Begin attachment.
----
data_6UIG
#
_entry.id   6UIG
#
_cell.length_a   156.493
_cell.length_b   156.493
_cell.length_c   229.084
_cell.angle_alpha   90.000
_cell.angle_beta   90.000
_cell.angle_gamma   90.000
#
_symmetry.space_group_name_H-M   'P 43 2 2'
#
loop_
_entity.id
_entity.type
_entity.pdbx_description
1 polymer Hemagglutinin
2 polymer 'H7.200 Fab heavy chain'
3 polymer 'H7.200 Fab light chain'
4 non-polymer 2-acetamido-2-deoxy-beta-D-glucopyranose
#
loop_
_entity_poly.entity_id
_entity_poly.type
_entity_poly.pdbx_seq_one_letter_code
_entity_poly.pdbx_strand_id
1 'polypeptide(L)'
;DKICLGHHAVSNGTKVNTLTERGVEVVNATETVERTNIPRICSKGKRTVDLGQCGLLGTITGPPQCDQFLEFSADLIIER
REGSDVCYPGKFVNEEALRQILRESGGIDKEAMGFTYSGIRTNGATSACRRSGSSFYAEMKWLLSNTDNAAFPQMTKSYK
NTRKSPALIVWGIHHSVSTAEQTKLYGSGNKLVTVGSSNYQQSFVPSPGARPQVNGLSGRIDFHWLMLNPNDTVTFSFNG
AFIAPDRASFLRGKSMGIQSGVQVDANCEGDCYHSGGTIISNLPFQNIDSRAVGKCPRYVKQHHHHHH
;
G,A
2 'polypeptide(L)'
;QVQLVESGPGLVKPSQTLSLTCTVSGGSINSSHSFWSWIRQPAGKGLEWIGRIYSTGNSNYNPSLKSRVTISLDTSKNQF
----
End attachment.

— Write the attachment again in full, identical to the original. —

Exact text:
data_6UIG
#
_entry.id   6UIG
#
_cell.length_a   156.493
_cell.length_b   156.493
_cell.length_c   229.084
_cell.angle_alpha   90.000
_cell.angle_beta   90.000
_cell.angle_gamma   90.000
#
_symmetry.space_group_name_H-M   'P 43 2 2'
#
loop_
_entity.id
_entity.type
_entity.pdbx_description
1 polymer Hemagglutinin
2 polymer 'H7.200 Fab heavy chain'
3 polymer 'H7.200 Fab light chain'
4 non-polymer 2-acetamido-2-deoxy-beta-D-glucopyranose
#
loop_
_entity_poly.entity_id
_entity_poly.type
_entity_poly.pdbx_seq_one_letter_code
_entity_poly.pdbx_strand_id
1 'polypeptide(L)'
;DKICLGHHAVSNGTKVNTLTERGVEVVNATETVERTNIPRICSKGKRTVDLGQCGLLGTITGPPQCDQFLEFSADLIIER
REGSDVCYPGKFVNEEALRQILRESGGIDKEAMGFTYSGIRTNGATSACRRSGSSFYAEMKWLLSNTDNAAFPQMTKSYK
NTRKSPALIVWGIHHSVSTAEQTKLYGSGNKLVTVGSSNYQQSFVPSPGARPQVNGLSGRIDFHWLMLNPNDTVTFSFNG
AFIAPDRASFLRGKSMGIQSGVQVDANCEGDCYHSGGTIISNLPFQNIDSRAVGKCPRYVKQHHHHHH
;
G,A
2 'polypeptide(L)'
;QVQLVESGPGLVKPSQTLSLTCTVSGGSINSSHSFWSWIRQPAGKGLEWIGRIYSTGNSNYNPSLKSRVTISLDTSKNQF